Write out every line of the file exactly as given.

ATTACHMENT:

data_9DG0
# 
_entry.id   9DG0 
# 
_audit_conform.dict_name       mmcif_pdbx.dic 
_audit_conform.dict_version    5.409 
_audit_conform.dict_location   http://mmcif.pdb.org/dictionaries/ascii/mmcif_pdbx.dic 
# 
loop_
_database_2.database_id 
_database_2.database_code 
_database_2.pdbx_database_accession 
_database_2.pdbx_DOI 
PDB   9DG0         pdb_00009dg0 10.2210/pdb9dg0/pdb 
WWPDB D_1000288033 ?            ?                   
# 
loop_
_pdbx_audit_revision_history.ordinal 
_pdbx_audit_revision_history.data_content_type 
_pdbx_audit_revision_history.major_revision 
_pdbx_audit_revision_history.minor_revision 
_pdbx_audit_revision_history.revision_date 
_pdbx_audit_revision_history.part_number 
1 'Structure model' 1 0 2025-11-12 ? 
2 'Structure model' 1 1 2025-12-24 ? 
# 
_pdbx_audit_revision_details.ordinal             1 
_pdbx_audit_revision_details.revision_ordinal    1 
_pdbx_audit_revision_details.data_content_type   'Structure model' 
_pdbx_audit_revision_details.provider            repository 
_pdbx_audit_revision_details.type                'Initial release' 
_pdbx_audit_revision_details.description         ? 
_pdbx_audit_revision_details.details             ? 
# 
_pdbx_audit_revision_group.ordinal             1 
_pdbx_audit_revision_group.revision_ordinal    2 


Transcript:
data_9DG0
# 
_entry.id   9DG0 
# 
_audit_conform.dict_name       mmcif_pdbx.dic 
_audit_conform.dict_version    5.409 
_audit_conform.dict_location   http://mmcif.pdb.org/dictionaries/ascii/mmcif_pdbx.dic 
# 
loop_
_database_2.database_id 
_database_2.database_code 
_database_2.pdbx_database_accession 
_database_2.pdbx_DOI 
PDB   9DG0         pdb_00009dg0 10.2210/pdb9dg0/pdb 
WWPDB D_1000288033 ?            ?                   
# 
loop_
_pdbx_audit_revision_history.ordinal 
_pdbx_audit_revision_history.data_content_type 
_pdbx_audit_revision_history.major_revision 
_pdbx_audit_revision_history.minor_revision 
_pdbx_audit_revision_history.revision_date 
_pdbx_audit_revision_history.part_number 
1 'Structure model' 1 0 2025-11-12 ? 
2 'Structure model' 1 1 2025-12-24 ? 
# 
_pdbx_audit_revision_details.ordinal             1 
_pdbx_audit_revision_details.revision_ordinal    1 
_pdbx_audit_revision_details.data_content_type   'Structure model' 
_pdbx_audit_revision_details.provider            repository 
_pdbx_audit_revision_details.type                'Initial release' 
_pdbx_audit_revision_details.description         ? 
_pdbx_audit_revision_details.details             ? 
# 
_pdbx_audit_revision_group.ordinal             1 
_pdbx_audit_revision_group.revision_ordinal    2 